2nd Sunday of Easter during the Coronavirus Pandemic

Last Sunday my mom and I were driving to Cortez to see a friend in need. Just past the west side of Mesa Verde hill, we saw a barefoot woman running hysterically down the shoulder of Highway 160. She was crying and flailing her arms in the air. She stumbled and weaved as she ran, pure terror. A car was parked behind her and I thought she might be running for her life from whomever was in the car.

My stomach tightened in a ball and I gripped the steering wheel harder. What should I do? I turned to my 81-year old mom and asked, “Do you think we should stop? And, if we do stop should we give her a ride if she needs one?” I was not for sure, but intuitively I thought she was fleeing a domestic violence situation. The parked car behind her concerned me. Her life could be at risk and if we stopped our lives could be at risk. We could call 911 but by the time help arrived it might be too late. And, I had concerns about the coronavirus as well. Would we want a frantic, barefoot stranger riding in our car?

What was our best response?

Many of the stories of Jesus tell about him being moved with compassion. Marcus Borg in his transformative book, “Meeting Jesus Again for the First Time” says, “For Jesus, compassion was the central quality of God and the central moral quality of a life centered in God.” Compassion is feeling the suffering or the pain of someone else and being moved by that suffering to do something. “To be compassionate is to feel as God feels and to act as God acts in a life-giving, nourishing,” and generative way. Frank Rogers says compassion is the heartbeat of humanity that restores life, and Jewish rabbis and scholars believe the ethic of compassion is the essence of the Torah.

Jesus lived compassion. He touched the lepers and the blind. The hungry moved him with compassion. Jesus drew close and healed the man with unclean spirits. He forgave the thief on the cross. He listened intently to the woman at the well.

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Easter Sunday: To Live Threatened with Resurrection

We run from our souls. Our dreams. Our hopes. Our identity. We run from joy, peace, wonder, and beauty. Father Richard Rohr says, “Resurrection offers us a future. One that is unknown and thus scary.” So, we cling to the familiar even if it harms us or no longer serves us or society. “It is easier to gather our energy around death, pain, and potential problems than around love, joy, and new life.” What do we hold on to? What do we cling to? Can we let go and enter into new life?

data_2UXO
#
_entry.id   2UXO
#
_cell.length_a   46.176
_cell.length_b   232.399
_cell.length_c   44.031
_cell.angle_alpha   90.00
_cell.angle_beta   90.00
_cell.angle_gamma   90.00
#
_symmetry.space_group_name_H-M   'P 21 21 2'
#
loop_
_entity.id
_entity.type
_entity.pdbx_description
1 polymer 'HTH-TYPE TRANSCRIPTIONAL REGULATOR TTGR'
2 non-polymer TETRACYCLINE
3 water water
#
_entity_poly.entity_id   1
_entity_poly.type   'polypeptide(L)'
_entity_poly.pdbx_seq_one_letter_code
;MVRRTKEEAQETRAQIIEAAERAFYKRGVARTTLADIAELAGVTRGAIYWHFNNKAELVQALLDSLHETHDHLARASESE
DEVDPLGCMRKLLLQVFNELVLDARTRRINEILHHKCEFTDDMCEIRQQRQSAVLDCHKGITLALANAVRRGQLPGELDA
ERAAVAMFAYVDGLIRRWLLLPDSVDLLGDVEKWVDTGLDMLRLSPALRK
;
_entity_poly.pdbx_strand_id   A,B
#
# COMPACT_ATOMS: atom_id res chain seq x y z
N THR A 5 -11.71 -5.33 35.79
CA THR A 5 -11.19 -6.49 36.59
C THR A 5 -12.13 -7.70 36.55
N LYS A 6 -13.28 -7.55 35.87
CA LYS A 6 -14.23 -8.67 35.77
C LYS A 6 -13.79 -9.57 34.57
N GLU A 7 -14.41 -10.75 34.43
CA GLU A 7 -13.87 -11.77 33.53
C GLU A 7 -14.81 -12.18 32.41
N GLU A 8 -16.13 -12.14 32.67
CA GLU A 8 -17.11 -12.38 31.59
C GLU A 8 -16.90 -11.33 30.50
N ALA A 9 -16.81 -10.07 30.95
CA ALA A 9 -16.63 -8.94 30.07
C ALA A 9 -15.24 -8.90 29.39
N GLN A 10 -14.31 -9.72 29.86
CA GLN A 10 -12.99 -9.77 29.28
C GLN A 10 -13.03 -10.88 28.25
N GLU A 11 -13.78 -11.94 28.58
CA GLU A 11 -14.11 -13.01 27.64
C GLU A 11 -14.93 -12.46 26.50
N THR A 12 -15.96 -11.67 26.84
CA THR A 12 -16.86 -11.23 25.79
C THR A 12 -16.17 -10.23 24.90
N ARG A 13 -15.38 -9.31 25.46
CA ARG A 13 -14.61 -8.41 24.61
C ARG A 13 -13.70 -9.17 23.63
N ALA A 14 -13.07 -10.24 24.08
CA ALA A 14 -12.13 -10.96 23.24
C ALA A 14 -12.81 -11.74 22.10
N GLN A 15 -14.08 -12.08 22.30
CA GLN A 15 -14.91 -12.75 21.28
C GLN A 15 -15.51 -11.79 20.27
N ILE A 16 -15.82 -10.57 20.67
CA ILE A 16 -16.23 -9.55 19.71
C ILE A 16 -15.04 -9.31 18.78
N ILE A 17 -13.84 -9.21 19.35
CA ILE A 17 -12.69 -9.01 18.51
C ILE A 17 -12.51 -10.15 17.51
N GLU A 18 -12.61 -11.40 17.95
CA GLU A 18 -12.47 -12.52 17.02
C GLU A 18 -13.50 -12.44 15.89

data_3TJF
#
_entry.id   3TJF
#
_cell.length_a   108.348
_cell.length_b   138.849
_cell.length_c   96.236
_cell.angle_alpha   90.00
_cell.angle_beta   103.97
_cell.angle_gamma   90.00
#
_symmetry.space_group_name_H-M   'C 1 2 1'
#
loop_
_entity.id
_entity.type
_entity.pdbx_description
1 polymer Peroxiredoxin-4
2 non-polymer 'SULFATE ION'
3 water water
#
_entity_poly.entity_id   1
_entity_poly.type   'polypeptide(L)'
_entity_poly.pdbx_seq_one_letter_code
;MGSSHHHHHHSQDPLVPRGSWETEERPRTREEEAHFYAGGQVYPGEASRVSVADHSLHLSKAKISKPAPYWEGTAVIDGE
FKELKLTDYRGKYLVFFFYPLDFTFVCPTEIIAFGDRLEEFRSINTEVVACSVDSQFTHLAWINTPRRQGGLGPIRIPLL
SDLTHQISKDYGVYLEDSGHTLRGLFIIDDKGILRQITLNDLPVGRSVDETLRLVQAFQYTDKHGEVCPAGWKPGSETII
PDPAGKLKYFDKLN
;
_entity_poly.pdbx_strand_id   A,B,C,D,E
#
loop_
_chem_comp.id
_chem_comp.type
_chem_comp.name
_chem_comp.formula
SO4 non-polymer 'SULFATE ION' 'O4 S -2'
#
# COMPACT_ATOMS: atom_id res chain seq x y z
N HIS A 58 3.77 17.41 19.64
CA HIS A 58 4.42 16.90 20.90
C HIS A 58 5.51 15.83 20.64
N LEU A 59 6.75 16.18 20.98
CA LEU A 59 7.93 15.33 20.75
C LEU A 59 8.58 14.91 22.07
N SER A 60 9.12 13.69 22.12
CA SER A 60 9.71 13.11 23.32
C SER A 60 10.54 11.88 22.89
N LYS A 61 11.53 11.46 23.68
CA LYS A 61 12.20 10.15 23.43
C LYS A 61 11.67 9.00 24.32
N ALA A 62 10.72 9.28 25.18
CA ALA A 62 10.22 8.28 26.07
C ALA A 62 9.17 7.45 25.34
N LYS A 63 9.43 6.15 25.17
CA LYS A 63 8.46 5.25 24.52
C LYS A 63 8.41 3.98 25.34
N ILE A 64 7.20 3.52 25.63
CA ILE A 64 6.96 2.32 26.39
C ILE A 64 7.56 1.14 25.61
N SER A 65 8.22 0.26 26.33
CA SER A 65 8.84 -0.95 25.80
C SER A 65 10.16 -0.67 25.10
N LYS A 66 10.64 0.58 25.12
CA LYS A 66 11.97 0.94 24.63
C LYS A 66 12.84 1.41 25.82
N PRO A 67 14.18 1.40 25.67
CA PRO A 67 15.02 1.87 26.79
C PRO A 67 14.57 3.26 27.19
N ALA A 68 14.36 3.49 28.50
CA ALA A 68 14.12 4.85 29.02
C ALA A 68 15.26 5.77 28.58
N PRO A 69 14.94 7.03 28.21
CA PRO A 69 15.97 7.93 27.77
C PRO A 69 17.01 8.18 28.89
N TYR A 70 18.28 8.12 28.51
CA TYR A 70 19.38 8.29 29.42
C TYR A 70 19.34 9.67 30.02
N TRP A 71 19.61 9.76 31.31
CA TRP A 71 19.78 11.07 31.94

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Entering Holy Week during the age of the coronavirus

Father Richard Rohr states, “We are clearly not in control, as this pandemic is now teaching the whole planet. For many of us, this may be the first time in our lives that we have felt so little control over our own destiny and the destiny of those we love.” However, Christ invites us to walk in faith. We can be gentle, kind, patient, and supportive of one another. This is faithfulness.

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How much is enough?

On Thursday, Governor Polis issued a stay at home order, so Jennifer and I walked around the block a few times together. We talked. We felt the warm sun on our faces. We noticed the new green tufts of grass in the neighbor’s yard. We’ll probably need to mow in a week or two. A few yellow daffodils are spreading their wings. The tulips look promising in the front flower beds at church. Will they bloom at Easter? Tim’s aging old hound walked gingerly toward us. We said, “hello” as only old friends can do. I rang the church bell twelve times at twelve noon, once for each of the original disciples and to remind myself and all of us who we follow. Amidst the cloud of unknowing, is this enough?

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